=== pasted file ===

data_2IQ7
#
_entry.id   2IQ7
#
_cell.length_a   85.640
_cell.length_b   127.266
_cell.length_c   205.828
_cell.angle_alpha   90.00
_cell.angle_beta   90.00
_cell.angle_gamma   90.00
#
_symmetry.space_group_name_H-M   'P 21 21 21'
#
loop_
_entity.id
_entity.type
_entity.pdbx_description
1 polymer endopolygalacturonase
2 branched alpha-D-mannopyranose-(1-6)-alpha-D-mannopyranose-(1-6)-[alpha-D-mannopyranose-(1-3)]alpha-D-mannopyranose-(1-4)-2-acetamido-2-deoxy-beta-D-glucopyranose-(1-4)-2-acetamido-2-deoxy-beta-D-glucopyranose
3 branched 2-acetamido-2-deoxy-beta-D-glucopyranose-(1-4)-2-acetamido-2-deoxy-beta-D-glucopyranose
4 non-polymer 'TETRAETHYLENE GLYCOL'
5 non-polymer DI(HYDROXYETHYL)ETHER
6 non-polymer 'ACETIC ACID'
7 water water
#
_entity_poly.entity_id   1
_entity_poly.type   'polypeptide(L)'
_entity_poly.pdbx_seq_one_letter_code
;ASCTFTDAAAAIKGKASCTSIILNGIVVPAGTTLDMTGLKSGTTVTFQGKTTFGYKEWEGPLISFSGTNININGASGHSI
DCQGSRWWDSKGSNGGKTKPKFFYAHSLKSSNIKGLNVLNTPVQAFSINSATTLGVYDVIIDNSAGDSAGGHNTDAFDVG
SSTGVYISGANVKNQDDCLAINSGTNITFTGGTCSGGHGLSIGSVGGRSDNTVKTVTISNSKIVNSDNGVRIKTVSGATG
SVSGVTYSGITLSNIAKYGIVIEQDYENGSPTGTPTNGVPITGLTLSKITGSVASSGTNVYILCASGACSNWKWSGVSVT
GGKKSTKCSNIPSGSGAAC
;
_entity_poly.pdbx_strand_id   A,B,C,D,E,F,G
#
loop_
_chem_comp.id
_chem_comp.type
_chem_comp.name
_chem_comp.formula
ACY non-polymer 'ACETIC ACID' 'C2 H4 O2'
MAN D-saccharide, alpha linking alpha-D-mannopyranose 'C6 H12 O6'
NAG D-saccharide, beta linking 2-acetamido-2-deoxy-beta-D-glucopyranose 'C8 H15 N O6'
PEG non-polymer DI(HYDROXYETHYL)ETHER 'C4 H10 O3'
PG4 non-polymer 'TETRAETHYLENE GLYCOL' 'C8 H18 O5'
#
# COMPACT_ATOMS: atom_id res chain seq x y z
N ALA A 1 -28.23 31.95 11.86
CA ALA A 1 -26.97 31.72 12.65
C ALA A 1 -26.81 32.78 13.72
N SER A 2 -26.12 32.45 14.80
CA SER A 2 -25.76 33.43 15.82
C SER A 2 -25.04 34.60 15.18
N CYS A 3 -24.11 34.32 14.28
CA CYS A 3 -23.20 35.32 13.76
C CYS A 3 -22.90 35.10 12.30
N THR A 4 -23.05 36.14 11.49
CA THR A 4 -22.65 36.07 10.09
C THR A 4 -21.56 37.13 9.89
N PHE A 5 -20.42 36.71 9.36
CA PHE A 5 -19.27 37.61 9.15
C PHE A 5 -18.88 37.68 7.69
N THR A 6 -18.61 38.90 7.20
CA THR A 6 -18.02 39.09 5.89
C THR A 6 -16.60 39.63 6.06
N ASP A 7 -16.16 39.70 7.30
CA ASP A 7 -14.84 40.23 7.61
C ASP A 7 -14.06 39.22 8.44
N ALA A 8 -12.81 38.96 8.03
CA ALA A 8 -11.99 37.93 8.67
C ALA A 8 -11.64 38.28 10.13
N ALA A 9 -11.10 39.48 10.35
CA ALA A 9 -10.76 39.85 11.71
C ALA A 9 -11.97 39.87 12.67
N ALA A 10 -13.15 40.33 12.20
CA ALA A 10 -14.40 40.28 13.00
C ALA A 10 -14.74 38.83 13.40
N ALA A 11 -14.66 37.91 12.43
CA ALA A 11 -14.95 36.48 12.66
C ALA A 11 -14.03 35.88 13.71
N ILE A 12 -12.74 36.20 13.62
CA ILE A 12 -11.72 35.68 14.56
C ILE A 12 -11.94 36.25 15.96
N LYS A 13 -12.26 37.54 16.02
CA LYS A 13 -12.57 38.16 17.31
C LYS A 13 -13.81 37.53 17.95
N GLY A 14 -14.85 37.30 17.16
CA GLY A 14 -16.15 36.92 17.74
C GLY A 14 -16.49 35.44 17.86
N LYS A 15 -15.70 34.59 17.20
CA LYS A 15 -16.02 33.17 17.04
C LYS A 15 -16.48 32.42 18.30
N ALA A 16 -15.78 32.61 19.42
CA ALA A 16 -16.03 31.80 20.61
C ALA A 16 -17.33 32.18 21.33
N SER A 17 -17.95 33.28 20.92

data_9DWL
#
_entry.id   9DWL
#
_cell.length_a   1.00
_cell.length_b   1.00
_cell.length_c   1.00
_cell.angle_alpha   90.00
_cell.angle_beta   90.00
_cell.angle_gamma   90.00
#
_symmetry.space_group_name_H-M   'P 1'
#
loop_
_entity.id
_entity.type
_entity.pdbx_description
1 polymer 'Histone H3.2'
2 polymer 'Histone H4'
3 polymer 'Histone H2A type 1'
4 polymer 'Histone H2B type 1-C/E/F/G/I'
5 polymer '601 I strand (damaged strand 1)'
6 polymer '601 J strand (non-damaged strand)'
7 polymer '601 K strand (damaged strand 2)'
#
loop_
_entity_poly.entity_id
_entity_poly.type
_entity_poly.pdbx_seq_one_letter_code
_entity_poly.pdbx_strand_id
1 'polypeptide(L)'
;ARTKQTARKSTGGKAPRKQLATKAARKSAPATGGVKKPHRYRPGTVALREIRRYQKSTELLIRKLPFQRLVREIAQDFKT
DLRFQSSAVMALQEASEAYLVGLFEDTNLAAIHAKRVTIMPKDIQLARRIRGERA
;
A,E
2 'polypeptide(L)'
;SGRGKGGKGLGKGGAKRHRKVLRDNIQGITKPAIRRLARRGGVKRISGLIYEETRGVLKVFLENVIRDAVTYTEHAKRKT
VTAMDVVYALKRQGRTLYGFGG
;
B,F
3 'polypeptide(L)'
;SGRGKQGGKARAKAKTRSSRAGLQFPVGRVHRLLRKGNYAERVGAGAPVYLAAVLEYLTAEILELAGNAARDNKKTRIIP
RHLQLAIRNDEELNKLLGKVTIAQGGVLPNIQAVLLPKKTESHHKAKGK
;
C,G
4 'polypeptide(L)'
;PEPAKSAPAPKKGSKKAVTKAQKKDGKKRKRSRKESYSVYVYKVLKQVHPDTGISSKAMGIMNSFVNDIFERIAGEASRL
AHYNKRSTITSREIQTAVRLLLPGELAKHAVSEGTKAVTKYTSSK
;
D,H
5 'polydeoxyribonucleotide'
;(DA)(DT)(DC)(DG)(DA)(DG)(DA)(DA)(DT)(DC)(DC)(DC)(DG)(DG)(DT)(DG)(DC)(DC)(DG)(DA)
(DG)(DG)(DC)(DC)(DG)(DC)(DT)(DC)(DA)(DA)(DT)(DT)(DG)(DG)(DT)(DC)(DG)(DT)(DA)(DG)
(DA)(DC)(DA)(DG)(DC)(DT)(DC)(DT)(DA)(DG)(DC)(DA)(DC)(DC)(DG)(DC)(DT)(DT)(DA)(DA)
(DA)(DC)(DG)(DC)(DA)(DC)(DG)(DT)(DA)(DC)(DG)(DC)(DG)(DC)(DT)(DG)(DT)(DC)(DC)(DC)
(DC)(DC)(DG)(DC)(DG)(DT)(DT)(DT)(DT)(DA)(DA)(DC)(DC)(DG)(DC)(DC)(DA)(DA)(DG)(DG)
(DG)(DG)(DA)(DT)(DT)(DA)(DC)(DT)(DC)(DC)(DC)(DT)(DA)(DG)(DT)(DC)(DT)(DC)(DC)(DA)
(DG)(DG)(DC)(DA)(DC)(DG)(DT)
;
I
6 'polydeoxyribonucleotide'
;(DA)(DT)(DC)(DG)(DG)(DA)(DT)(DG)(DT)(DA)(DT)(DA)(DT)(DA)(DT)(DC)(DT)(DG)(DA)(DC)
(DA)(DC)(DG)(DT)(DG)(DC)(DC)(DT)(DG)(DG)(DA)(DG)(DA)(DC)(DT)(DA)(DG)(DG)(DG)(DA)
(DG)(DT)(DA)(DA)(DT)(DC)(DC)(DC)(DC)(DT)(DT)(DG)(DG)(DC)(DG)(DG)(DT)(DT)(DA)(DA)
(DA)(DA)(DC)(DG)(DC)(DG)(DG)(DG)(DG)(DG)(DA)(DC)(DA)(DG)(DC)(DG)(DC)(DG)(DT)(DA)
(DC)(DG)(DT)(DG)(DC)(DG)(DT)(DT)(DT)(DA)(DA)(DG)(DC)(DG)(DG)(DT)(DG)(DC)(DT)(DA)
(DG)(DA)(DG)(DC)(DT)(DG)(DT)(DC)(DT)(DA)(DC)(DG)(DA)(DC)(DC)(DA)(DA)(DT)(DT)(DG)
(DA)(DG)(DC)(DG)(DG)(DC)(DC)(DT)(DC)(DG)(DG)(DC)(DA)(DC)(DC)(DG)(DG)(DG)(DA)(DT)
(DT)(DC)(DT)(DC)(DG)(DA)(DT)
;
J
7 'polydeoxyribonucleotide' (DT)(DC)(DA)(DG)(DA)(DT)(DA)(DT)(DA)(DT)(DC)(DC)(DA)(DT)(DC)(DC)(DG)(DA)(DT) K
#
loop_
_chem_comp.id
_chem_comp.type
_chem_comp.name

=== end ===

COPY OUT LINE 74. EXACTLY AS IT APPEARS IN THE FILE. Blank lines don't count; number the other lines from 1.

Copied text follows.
CA ALA A 9 -10.76 39.85 11.71